Definition: To be alert, quick to react, or clever.
Example: Luckily, Smithy was on the ball, and noticed that he had spelled his boss, Mr. Fort’s name wrong on the email, and corrected it before sending it. It’s amazing how a misplaced ‘a’ can do so much damage.
A common explanation for on the ball gives it a naval connection like so many other phrases. We’ll visit some of the others at a later date. This particular one claims that it is related to the time-ball atop the Royal Greenwich Observatory in London, which in turn overlooks the Royal Naval College on the banks of the Thames. Ships moored riverside could set their timepieces by it as it dropped at the strike of one. Their clocks would be set to the second, or ‘on the ball’. Sounds great, but apparently untrue.
It is simply a shortening of the sporting advice “Keep your eye on the ball”. Bet you heard that phrase more than once during your childhood.
BOOOORRRRIIINNNGGGG! Iddy liked the naval origin much better.
Incidentally, that ball in Greenwich? It still drops every day, even now. Check it out if you ever happen to be in the vicinity!
Definition: Being deceived in a humorous way.
Example: Larry realised his friends had been pulling his leg, but only after he turned up to the party as the only person in fancy dress. Doubly unfortunate was his choice of a French maid’s outfit.
There are two widely discounted theories to why you might have your leg pulled, rather than another part of your anatomy.
- In Victorian London, street thieves would tackle their victims by their legs, or trip them up with strings or wires. Once down, they were easy targets. Iddy thinks this is a little bit vague and not clearly related to its current usage.
- Still in good olde London, executions at Tyburn were often carried out via hanging by suspension. This grisly method did not employ a long drop which would normally break the victim’s neck. Instead, it left them dangling on the rope until they died of strangulation. It is said that relatives of the soon to be departed hired men to grab them by the legs and pull down with all their might in hopes of speeding up the process, and reducing the suffering. This, Iddy says, seems to be even more unrelated to its usage than the first explanation. He also adds that there seems to be a desire to connect all unknown origins to the ghastliest stories possible.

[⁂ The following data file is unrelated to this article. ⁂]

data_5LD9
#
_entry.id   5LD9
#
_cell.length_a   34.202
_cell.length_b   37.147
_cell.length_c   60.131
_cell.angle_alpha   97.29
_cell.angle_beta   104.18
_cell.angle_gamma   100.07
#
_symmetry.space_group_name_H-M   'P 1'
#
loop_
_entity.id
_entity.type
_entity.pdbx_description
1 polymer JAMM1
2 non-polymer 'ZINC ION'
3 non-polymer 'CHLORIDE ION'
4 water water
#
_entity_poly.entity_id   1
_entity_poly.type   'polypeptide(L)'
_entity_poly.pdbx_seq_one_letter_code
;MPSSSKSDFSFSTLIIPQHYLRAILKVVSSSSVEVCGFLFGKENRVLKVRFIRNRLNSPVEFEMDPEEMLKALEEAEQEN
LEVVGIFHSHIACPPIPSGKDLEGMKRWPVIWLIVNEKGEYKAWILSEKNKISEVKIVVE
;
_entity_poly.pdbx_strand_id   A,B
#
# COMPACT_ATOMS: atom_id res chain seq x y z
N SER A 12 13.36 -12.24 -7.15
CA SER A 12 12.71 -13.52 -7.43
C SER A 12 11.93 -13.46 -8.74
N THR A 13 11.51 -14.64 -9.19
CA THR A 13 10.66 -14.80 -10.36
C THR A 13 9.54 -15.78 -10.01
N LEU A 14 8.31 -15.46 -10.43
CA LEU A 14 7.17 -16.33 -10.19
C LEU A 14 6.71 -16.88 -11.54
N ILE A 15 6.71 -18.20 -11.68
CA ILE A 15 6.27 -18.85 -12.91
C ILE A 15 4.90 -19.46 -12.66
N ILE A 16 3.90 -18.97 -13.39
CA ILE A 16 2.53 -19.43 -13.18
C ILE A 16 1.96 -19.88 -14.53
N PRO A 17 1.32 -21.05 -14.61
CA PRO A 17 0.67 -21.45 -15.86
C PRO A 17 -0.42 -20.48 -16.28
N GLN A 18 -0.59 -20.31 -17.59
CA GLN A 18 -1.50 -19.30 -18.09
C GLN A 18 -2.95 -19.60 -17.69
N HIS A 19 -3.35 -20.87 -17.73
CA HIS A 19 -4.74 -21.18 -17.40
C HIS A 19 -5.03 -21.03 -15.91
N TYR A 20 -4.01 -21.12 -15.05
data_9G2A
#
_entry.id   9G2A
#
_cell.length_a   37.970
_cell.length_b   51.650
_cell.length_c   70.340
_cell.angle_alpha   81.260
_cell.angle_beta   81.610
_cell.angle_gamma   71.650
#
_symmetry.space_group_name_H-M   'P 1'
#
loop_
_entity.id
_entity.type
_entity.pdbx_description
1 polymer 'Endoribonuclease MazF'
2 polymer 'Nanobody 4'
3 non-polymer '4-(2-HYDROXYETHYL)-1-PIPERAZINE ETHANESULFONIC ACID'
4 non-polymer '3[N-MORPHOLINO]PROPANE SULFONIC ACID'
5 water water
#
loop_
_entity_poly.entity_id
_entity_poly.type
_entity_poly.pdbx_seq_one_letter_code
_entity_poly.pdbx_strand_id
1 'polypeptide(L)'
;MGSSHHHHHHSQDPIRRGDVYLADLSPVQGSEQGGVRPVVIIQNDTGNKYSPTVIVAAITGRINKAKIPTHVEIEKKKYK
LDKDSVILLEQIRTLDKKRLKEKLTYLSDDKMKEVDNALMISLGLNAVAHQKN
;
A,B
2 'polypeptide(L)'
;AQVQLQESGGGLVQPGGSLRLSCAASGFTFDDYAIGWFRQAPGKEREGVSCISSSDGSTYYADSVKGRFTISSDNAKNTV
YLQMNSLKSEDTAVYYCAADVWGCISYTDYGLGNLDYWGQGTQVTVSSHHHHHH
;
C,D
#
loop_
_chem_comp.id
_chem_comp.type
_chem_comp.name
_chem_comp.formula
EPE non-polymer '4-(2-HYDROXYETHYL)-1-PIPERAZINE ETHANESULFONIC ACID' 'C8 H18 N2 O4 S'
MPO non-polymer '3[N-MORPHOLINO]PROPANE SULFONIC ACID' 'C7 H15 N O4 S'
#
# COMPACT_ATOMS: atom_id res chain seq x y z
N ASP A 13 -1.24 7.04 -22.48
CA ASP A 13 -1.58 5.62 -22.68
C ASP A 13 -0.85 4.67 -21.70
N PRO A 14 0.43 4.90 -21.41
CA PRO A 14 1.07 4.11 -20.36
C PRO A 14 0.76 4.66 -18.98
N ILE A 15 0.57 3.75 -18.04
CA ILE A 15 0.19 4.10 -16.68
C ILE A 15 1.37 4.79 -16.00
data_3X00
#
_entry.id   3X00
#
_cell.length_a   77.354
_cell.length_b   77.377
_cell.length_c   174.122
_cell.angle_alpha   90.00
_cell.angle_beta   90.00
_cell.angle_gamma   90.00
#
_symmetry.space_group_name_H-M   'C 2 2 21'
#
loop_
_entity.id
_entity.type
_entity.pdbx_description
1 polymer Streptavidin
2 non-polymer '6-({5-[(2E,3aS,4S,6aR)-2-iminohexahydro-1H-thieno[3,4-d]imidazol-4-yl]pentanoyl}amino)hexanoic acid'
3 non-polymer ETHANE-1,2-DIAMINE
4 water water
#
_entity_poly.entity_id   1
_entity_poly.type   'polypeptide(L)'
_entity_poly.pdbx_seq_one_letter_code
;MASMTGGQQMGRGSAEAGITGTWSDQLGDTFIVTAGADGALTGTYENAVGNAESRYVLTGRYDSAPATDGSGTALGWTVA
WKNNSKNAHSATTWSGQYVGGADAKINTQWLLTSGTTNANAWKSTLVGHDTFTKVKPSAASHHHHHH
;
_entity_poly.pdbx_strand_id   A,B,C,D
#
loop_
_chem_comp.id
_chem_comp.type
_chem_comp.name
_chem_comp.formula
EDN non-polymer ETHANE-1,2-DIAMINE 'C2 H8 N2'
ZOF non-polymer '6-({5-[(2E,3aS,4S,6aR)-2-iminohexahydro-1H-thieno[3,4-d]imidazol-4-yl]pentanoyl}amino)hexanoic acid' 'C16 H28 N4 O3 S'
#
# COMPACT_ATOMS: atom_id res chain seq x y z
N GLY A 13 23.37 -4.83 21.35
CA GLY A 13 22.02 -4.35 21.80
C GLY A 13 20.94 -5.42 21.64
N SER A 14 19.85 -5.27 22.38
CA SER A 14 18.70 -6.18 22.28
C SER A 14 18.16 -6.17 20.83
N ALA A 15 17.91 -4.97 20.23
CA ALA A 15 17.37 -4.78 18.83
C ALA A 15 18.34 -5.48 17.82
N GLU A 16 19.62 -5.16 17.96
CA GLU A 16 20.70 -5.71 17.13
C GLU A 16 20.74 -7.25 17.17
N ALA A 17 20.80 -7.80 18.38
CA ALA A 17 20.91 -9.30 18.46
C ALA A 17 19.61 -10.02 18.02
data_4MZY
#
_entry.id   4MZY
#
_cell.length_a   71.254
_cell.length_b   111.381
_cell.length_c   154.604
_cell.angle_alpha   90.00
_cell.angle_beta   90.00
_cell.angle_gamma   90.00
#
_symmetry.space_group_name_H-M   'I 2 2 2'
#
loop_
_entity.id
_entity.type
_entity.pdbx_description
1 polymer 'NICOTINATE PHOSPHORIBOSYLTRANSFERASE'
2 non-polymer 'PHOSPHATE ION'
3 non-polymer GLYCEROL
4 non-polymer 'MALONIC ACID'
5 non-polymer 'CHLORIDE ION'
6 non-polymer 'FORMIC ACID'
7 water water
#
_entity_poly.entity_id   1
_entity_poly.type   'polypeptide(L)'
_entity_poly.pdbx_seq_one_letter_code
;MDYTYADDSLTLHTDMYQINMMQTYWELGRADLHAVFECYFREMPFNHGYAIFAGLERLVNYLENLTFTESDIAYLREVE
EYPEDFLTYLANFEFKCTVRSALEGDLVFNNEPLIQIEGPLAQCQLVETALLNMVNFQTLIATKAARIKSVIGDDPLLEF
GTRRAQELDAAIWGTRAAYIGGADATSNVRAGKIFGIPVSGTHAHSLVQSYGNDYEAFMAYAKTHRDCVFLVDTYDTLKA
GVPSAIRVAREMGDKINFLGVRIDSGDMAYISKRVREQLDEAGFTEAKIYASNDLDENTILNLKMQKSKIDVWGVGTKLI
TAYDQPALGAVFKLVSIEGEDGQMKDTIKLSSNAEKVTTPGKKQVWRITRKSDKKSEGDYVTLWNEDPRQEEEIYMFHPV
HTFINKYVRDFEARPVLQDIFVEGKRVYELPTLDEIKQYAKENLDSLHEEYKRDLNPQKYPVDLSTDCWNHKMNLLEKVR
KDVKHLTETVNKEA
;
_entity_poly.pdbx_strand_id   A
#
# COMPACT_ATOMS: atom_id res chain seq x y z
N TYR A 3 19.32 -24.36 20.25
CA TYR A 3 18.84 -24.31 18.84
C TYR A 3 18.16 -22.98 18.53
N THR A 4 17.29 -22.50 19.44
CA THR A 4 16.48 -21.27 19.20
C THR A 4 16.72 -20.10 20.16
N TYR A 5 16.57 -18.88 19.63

The idiom does, in fact, seem to originate from 19th century America, not London at all. It had a different meaning in its earlier inception, that of asking for something, usually money. If somebody was pulling your leg, they were probably hitting you up for a short-term loan.
Not to be outdone, the British have added an extension to the base idiom. “Pull the other one. It has bells on.”
Definition: To be overjoyed.
Example: When Beryl heard that her ex-husband had fallen down the stairs, she was over the moon.
Used more commonly in the UK, ‘over the moon’ is most likely to have been lifted from “Hey Diddle Diddle”. You know the one. That nursery rhyme where that cow famously jumped over the moon. First seen in print in 1760, the rhyme was probably common in popular culture for a century or more prior to this. In fact, the phrase ‘I shall jump over the moon for joy!” appears in another book “The Coquet” in 1718.
The phrase really gained popularity in the 1970’s as a common exclamation during football commentary. This use was further boosted by the satirical magazine Private Eye, which published outlandish quotes from the footballing world, cementing it in everyday speech.
Definition: Having something more important to do
Example: Roger ignored the fact that his socks were mismatched. He had bigger fish to fry. Like the fact that he couldn’t find his trousers.
Bigger fish to fry is interchangeable with the often used other fish to fry, and has been in common usage for about 400 years. Why fish are involved is a mystery lost to time.
In German, Spanish, and Italian, there are similar phrases. They simply translate to ‘having other things to do’. The French, not content with cooking sea creatures, have ‘ many other dogs to whip’.
Iddy thought frying fish was odious enough, but whipping dogs? Even he draws the line somewhere!
Definition: A stingy, miserly person.
Example: Norbert was such a penny-pincher, he charged his houseguests a fee to visit the toilet.
alternatively can be used as a verb: ‘penny pinching’
Not much is known of penny pincher’s roots, though it appears to have started in America in the mid-nineteenth century. It was probably from the simple imagery of somebody clutching a penny between their thumb and forefinger as they removed it from a coin purse.
Iddy would like to take the opportunity to address a related slur, that the Scottish are penny-pinchers. How did this misnomer come about? Iddy’s own experiences are quite the opposite. In fact, his first hangover was the direct result of a Scotsman insisting on buying him beers in an Edinburgh pub.
It’s all the fault of religion. No, not the drinking. The Scottish slur.
In the mid-nineteenth century, the Church of Scotland fractured into several smaller churches. This left many of them without wealthy patrons or landowners, and funding their costs became problematic. A difficult decision had to be made to ensure these churches’ survival. The parishioners would have to pay when they came to service. To enforce this, someone would be stationed at the entrance to collect. No payment. No entry. Visiting Church of England worshippers were scandalised. Church of Englanders apparently have long memories.
The stereotype still sticks to the unfortunate Scots today.